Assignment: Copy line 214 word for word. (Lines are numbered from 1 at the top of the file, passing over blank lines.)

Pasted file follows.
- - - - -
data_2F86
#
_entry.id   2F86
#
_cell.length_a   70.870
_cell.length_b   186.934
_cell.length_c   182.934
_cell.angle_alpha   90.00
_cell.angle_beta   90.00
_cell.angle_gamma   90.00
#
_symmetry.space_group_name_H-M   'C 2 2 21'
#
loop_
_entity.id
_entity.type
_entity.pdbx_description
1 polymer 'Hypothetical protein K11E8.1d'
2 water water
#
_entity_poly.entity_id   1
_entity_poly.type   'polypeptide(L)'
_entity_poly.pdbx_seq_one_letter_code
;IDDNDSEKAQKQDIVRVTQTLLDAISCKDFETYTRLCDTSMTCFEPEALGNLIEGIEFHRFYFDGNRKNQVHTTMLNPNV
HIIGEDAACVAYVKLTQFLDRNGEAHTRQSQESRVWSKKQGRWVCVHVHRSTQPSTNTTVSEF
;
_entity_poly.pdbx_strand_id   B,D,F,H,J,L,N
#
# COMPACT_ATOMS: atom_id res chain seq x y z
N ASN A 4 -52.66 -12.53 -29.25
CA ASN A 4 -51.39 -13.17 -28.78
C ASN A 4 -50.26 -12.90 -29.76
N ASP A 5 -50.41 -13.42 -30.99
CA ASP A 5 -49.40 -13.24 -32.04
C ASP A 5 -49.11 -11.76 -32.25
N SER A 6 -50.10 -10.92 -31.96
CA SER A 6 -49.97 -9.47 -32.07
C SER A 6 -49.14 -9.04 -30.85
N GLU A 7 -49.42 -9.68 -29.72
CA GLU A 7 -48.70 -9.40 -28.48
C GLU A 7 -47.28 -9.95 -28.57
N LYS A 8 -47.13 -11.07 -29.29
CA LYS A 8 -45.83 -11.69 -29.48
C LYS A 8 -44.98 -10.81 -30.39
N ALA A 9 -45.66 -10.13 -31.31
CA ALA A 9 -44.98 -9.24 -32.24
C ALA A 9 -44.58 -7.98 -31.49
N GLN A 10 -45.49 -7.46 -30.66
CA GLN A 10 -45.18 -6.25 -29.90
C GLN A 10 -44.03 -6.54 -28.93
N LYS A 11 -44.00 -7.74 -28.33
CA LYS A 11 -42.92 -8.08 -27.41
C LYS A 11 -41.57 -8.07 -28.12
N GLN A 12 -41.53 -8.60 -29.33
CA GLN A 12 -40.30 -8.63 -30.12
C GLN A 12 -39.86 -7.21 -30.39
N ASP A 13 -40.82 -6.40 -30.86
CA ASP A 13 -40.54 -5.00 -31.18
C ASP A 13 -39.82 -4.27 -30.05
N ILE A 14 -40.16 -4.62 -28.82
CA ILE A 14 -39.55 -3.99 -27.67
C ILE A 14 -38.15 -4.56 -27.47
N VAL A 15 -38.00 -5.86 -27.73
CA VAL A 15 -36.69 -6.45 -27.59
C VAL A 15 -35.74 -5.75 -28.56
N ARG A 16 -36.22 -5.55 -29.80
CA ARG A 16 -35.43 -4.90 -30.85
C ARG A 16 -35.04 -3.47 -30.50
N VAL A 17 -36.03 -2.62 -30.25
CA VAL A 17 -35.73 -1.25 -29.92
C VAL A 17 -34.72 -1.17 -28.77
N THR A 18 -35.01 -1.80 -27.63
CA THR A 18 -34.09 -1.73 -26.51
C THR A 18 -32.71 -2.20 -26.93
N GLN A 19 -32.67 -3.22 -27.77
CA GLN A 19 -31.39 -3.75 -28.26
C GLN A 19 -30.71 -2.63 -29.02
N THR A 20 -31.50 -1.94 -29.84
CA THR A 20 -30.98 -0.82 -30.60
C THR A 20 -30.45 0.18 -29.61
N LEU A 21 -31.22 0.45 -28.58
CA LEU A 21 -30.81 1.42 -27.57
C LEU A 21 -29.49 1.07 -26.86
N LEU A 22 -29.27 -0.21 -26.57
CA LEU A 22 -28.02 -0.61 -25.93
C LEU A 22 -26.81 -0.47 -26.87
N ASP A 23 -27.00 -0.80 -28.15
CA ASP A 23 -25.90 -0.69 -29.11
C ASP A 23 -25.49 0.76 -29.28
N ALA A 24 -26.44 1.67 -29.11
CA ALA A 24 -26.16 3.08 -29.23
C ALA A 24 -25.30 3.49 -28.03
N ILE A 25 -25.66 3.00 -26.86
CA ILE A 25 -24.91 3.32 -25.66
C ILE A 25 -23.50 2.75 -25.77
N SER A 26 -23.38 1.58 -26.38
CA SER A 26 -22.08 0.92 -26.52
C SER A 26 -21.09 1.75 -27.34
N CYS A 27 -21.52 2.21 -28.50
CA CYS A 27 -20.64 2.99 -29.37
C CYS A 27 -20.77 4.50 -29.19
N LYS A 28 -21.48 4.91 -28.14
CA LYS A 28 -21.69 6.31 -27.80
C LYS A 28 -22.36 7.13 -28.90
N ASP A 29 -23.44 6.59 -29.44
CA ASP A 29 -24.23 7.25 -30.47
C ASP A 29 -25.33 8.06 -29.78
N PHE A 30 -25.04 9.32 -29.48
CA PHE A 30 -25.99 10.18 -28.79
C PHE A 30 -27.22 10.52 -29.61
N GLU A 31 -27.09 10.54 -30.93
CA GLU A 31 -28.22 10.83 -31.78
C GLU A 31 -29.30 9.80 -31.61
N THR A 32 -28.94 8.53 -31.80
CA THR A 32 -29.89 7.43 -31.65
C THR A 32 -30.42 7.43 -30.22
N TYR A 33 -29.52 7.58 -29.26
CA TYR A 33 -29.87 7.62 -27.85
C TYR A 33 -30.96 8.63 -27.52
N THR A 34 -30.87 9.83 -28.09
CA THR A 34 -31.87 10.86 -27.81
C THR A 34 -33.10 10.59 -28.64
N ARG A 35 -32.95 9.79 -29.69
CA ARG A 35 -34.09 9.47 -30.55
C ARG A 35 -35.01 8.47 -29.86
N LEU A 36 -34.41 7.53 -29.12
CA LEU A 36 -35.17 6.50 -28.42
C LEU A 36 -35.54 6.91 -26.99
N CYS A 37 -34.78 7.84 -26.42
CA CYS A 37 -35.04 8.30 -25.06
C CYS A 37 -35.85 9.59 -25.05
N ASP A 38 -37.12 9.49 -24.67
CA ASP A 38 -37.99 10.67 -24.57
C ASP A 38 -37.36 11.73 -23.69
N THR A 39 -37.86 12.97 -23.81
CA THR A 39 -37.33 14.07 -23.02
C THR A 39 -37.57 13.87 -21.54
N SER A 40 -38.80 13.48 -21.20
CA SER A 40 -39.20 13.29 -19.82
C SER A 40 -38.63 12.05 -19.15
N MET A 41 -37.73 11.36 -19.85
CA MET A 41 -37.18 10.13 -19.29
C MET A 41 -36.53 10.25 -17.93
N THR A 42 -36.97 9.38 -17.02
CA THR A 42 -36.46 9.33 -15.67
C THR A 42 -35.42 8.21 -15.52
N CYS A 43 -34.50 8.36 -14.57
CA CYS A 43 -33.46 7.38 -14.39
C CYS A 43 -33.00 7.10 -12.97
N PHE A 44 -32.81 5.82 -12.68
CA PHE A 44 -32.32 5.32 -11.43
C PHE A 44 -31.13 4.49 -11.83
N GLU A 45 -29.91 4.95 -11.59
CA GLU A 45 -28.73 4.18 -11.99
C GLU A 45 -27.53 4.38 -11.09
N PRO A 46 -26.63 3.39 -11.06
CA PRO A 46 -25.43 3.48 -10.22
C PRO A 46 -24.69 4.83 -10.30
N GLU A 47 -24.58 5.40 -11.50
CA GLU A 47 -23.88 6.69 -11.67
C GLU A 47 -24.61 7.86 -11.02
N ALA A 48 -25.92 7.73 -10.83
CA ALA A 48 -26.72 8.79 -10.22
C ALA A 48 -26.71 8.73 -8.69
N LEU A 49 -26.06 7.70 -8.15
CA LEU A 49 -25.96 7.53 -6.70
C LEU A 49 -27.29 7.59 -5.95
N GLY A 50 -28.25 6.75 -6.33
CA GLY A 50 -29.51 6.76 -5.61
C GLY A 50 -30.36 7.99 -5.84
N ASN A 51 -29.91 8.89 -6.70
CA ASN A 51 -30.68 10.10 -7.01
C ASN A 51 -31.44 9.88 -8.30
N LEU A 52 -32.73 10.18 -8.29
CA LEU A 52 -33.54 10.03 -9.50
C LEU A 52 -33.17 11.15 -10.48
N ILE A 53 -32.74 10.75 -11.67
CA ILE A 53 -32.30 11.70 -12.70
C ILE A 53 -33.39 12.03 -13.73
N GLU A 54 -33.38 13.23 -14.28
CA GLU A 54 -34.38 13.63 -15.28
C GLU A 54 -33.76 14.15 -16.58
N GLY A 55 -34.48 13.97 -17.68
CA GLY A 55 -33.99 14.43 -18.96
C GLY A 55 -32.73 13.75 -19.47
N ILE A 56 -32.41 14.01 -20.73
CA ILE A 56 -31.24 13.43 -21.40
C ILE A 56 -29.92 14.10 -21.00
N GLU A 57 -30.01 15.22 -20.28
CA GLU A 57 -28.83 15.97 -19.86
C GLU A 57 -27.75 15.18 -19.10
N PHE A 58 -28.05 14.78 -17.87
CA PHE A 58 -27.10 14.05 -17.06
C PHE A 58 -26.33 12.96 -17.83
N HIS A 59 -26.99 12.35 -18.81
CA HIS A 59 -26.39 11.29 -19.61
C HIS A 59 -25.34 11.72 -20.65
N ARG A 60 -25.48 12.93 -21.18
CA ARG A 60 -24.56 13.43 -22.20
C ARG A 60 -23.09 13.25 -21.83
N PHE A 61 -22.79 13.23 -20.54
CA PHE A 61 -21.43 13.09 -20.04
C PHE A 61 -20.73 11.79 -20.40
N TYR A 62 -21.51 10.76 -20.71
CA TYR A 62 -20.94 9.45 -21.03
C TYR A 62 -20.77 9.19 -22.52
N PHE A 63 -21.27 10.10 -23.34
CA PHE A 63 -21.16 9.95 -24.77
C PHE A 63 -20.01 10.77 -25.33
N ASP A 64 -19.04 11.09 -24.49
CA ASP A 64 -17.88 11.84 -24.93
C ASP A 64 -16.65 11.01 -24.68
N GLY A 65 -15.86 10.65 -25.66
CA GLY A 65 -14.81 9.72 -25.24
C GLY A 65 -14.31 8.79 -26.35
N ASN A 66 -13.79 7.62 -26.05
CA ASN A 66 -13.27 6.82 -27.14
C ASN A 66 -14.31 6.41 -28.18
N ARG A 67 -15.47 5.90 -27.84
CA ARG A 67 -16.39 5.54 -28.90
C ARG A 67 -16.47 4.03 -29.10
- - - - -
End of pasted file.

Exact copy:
CA GLY A 65 -14.81 9.72 -25.24